Susan's Blog

Thursday, March 13, 2008

Cleopatra’s Frenzy is My Frenzy

I am so in love with this class I’m taking, and with my teacher. She is a beautiful little thing, and really funny. Melina has a true zest for life, and all its parts. I love that. The feelings she conveys are often precisely what I am feeling. She has a writer’s way of describing movements, so that I can truly understand the emotion behind each one, the look of each one. We are working on a choreography to a song called Cleopatra’s Frenzy, which she calls a kind of “erotic frenzy” of a dance. Some of the movements she describes as, “Go away, you can’t have me,” or “Proud Queen,” or “Suzie Q cross-step,” or even “constipated, Egyptian style: dance as if you are stuck inside a column and all you can move are your hips.”

The class is going to have a recital on April 1 at a local restaurant, where my teacher reigns as the star dancer. I am trying to learn the choreography so that I can be in the group dance. It looks great even now, with the class only having learned it last week.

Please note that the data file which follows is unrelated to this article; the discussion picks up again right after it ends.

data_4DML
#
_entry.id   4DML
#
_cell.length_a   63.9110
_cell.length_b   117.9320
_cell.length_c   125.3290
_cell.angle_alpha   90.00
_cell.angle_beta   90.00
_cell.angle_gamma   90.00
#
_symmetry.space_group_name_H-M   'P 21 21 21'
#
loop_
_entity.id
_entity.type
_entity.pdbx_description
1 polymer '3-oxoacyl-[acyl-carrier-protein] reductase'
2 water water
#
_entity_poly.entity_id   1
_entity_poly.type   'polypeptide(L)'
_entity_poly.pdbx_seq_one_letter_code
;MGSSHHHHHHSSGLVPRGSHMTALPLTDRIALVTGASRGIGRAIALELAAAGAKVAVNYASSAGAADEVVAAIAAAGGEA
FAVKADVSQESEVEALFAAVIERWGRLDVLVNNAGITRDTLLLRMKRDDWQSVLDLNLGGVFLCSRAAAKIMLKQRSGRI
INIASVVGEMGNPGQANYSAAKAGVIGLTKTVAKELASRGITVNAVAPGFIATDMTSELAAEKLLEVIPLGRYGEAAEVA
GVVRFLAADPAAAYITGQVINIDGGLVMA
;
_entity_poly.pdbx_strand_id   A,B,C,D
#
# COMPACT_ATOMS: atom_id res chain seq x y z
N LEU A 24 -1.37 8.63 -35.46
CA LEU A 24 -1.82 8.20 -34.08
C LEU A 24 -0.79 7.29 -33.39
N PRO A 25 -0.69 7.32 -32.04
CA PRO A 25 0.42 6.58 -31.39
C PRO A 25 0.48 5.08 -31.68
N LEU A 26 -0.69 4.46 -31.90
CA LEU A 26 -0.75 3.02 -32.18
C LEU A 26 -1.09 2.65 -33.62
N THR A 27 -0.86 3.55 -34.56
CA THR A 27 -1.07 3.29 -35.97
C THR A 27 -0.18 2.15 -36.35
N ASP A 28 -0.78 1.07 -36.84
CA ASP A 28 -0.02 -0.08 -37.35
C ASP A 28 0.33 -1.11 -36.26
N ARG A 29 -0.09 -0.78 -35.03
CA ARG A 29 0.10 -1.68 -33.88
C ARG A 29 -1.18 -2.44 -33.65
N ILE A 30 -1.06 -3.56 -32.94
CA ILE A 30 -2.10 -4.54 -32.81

I realized something essential recently: it’s no shame being where I am, semi-beginner. No one is going to be looking at any of my performances so that they can say, “Stop, you fraud! You think you can bellydance?!” I no longer care about being just where I am, not at all perfect as a dancer. I feel like a Bona-fide Beginner, (rather than Total Newb) and as I said in the last post, being can be good enough. Feeling this way has a positive effect on how I dance, of course, in that I now can look at people, and not feel like cringing about myself and what they must be thinking. I felt this happening in class last night when we were all practicing the group number and several of the Intermediate dancers were watching us, waiting for their class, which was next. I felt a sisterhood, a community, rather than a snippy catlike competition. I gave it my all, looking outward, rather than at the ground, and I felt like a real dancer.

The moves in this piece are so bellydancerly. That means they are full of joy, or coquettish, or proud, almost militaristic and straight up and down. There are arm movements that are palms-up, starting at hips, and rising up into the air overhead, a proclamation of owning-the-room happiness. You can’t help but smile while doing it. I don’t even have to think about my expression when dancing in Melina’s class. It’s a sweaty, hard working grimace, but it’s gloriously happy.

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